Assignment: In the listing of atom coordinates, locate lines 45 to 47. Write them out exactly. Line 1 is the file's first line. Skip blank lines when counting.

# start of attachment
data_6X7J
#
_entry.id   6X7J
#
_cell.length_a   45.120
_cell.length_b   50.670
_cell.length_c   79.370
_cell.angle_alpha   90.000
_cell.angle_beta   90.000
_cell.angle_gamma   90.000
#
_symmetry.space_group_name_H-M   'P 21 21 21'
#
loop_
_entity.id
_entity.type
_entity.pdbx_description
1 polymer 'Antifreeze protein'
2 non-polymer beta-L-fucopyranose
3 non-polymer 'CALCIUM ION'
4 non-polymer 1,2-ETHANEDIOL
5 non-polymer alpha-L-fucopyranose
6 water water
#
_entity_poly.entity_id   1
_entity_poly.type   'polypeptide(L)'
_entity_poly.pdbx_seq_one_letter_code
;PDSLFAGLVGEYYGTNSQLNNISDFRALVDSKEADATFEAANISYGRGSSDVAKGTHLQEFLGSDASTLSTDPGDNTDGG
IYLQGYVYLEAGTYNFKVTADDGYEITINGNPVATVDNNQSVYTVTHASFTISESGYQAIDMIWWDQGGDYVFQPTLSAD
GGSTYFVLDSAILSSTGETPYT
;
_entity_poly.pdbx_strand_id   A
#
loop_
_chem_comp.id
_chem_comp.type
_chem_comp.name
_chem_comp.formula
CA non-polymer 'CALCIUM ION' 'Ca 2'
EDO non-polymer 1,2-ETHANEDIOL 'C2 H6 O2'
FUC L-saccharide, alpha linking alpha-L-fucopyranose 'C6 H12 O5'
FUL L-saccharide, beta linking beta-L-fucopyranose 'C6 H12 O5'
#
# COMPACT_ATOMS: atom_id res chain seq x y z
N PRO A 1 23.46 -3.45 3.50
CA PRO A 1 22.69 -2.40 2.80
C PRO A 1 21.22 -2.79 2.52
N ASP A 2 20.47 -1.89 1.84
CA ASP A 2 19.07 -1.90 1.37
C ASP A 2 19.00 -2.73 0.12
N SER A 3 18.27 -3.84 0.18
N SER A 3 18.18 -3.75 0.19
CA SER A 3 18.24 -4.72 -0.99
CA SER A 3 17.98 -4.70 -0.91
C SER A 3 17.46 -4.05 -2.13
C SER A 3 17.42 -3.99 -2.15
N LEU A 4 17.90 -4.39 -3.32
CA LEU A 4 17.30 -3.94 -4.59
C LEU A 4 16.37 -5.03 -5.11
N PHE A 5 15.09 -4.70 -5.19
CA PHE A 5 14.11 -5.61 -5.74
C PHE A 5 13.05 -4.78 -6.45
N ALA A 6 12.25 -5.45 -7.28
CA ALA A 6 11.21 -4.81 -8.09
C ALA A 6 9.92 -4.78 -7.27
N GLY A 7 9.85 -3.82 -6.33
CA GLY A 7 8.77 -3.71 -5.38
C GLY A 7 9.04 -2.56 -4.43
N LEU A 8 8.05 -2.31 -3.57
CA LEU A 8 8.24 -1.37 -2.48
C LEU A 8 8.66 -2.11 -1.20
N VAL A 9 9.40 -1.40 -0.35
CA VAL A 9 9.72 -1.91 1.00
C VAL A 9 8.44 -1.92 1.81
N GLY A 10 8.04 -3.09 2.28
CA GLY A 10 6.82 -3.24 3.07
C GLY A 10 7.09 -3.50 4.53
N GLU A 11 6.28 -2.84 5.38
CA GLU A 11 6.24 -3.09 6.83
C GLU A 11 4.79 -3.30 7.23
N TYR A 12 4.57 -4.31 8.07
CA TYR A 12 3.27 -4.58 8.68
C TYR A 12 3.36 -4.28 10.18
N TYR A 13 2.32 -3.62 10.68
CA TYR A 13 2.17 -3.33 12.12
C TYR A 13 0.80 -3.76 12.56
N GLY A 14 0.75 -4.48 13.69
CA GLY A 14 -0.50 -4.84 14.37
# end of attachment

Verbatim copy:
N PRO A 1 23.46 -3.45 3.50
CA PRO A 1 22.69 -2.40 2.80
C PRO A 1 21.22 -2.79 2.52